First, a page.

The accounting industry is subject to different levels of authority. These authorities govern the industry by setting rules and standards for the accounting provisions and the actual profession. Public companies must also adhere to a number of accounting-related regulations. States consider accounting a profession, similar to architects and lawyers. Therefore, accountants who conduct audits of publicly traded and private companies must be licensed as certified public accountants.
In the United States, the Financial Accounting Standards Board, or FASB, is the primary governing body and the first level of authority. According to FASB’s website, FASB “has been the designated organization in the private sector for establishing standards of financial accounting” since 1973. These standards set the rules for and make changes to generally accepted accounting principles, or GAAP, which accountants use to prepare the financial statements of businesses in the private sector.
The Securities and Exchange Commission defers to FASB in setting accounting standards. However, the SEC is the primary authority that ensures compliance by each publicly-held company with FASB-related reporting standards. The Securities Act of 1934 requires public companies to file audited financial statements on a quarterly and annual basis. Companies must also file interim reports for special situations. CPA firms confirm proper usage and adherence to GAAP standards during an audit.
The International Accounting Standards Board, or IASB, is the independent entity that governs international financial reporting standards. International financial reporting standards, or IFRS, are the guiding accounting principles used by publicly traded companies in over 100 countries around the world. The IASB establishes and publishes IFRSs and also publishes interpretations of IFRSs, both of which it opens up to public input. IASB’s role outside of the U.S. is similar to FASB and AICPA’s combined role within the U.S. in that it addresses issues encountered by both publicly traded companies and small to medium enterprises.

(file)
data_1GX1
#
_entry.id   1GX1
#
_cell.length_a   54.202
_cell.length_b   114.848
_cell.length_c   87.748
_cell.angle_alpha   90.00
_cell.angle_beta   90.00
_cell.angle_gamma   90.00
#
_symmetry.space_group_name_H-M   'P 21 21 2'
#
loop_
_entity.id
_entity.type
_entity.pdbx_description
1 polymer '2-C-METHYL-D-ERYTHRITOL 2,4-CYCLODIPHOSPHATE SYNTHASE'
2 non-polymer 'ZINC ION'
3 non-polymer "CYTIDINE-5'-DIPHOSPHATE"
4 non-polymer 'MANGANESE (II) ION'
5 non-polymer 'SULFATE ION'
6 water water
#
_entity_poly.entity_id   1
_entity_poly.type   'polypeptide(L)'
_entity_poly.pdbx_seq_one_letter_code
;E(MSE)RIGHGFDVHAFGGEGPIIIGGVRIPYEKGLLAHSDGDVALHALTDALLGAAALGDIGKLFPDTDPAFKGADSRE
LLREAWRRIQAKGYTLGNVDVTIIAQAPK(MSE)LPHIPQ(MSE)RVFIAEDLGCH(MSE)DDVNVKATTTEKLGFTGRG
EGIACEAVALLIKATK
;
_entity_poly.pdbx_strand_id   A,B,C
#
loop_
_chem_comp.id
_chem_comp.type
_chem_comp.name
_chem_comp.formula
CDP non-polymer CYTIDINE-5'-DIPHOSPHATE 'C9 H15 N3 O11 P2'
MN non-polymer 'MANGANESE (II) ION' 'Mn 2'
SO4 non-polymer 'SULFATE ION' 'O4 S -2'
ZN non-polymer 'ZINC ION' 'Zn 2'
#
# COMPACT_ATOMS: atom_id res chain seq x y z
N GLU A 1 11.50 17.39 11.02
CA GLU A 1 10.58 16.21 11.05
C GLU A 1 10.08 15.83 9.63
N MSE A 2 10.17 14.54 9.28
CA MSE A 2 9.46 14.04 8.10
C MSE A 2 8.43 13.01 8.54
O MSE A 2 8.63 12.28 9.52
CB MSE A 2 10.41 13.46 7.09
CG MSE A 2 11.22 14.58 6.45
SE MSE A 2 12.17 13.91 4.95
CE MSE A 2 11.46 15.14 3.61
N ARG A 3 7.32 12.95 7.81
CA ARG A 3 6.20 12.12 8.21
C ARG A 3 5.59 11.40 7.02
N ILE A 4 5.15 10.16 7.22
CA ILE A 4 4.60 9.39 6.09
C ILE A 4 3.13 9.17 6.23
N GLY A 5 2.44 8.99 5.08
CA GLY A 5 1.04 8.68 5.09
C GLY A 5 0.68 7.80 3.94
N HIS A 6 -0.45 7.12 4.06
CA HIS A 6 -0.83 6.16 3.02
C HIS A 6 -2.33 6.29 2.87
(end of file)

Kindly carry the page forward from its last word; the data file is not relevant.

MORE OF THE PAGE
In the U.S. theAmerican Institute of Certified Public Accountants (AICPA) provides significant input into GAAP rules and guidelines. The AICPA’s involvement primarily stems from the smaller, private company perspective. It focuses on addressing accounting issues that small businesses encounter which rarely impact larger companies. The AICPA also acts to make GAAP standards more user-friendly for small companies. FASB and the AICPA have been working with the IASB to converge to one set of standards that meets the higher reporting standards of the SEC while providing the ease of understanding that international companies are accustomed to with the IFRS.
In the U.S. an additional level of accounting authority exists to provide oversight, the Public Company Accounting Oversight Board, or PCAOB. The Sarbanes-Oxley Act of 2002 created the PCOAB to oversee accountants involved in auditing private and publicly-held companies. Previously, for nearly 100 years the audit profession had been self-regulated. Now PCOAB has oversight for the individuals and companies who oversee the adherence to GAAP.